THE BEST DVDS OF 2007
1. Berlin Alexanderplatz (Criterion)
It must be seen to be believed: This 15-hour mind-warp of a film – made for German television in 1980 under the stern yet magnificent hand of Rainer Werner Fassbinder – is one of the most unique motion pictures ever produced. The Criterion Collection always does a good job presenting hard-to-find international material to our domestic audiences, but their edition of Alexanderplatz is less a success as a DVD as it is a cultural watershed. This is cinema at its most vital, and without this exceptional DVD edition, many American people wouldn’t have the chance to see it. Absolutely mandatory.
2. Gilmore Girls: The Complete Series Collection (Warner)
Bemoan the seventh season as much as you want, but with this complete dossier on all things Gilmore, we get a chance to watch TV’s smartest, sassiest, most staccato show blossom and grow from beginning to end. Sticklers may complain of the show’s incessant pop culture references and ‘no one talks like that’ syntax, but those who know of GG’s magic will relish the opportunity to just curl up with this collection (released in carrying-tote packaging) and let the hours pass. Magic.
3. Twin Peaks: The Definitive Gold Box Edition (Paramount)
Twin Peaks is the greatest show that has ever been broadcast on national television, and this Gold Box Edition houses – for the first time on Region 1 DVD – everything from the show’s pilot to its final episode. The only reason it’s not higher on this list is that this is by no means a ‘definitive’ collection: It lacks not only Twin Peaks: Fire Walk With Me, but the bonus material that was featured on the Season One DVD box set that came out a few years ago. I know, I know – these are the rants and raves of a true stickler, but if you’re going to call something ‘definitive’, you’d better put your coffee and cherry pie where your mouth is.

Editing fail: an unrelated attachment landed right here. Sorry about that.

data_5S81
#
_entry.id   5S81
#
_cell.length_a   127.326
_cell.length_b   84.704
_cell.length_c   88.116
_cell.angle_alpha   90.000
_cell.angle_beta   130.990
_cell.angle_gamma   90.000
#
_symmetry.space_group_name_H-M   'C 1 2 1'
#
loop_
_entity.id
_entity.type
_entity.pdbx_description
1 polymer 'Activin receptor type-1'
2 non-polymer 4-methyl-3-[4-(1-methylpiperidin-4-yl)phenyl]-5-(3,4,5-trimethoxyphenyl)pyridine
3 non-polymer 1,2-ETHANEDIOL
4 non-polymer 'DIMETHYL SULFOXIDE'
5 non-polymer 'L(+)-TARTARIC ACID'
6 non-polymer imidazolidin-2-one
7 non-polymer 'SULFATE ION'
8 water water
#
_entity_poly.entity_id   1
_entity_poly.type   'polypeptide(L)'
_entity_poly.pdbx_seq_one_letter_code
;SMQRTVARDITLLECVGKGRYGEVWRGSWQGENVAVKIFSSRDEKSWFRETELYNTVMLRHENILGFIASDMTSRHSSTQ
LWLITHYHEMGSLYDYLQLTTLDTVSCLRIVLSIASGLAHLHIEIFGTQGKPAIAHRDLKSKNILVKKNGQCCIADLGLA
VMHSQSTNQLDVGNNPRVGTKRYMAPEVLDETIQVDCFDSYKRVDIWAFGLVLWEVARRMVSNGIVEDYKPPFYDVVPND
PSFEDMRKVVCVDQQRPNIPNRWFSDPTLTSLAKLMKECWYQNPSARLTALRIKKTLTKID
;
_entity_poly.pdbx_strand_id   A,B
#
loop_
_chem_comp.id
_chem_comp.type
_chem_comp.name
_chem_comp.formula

4. Stanley Kubrick on High-Def (Warner)
The DVD box set was a bust – sure, the new bonus features and widescreen presentation are great, but where are Barry Lyndon, Strangelove and the rest of ‘em? – but 2001: A Space Odyssey and The Shining were glorious additions to the HD DVD pantheon this year (as I’m sure the Blu-ray editions were). Eyes Wide Shut, Full Metal Jacket and A Clockwork Orange were also released on high-def – with less impressive results – but even if the Warner camp didn’t get it all right, these Kubrick titles are enough to justify the high-def revolution single-handedly.
Dr. Strangelove or How I Learned to Stop Worrying and Love the Bomb
2001: A Space Odyssey [ Blu-Ray & HD DVD ]
The Shining [ Blu-Ray & HD DVD ]
Eyes Wide Shut [ Blu-Ray & HD DVD ]
Full Metal Jacket [ Blu-Ray & HD DVD ]
A Clockwork Orange [ Blu-Ray & HD DVD ]
5. The Sergio Leone Anthology (MGM)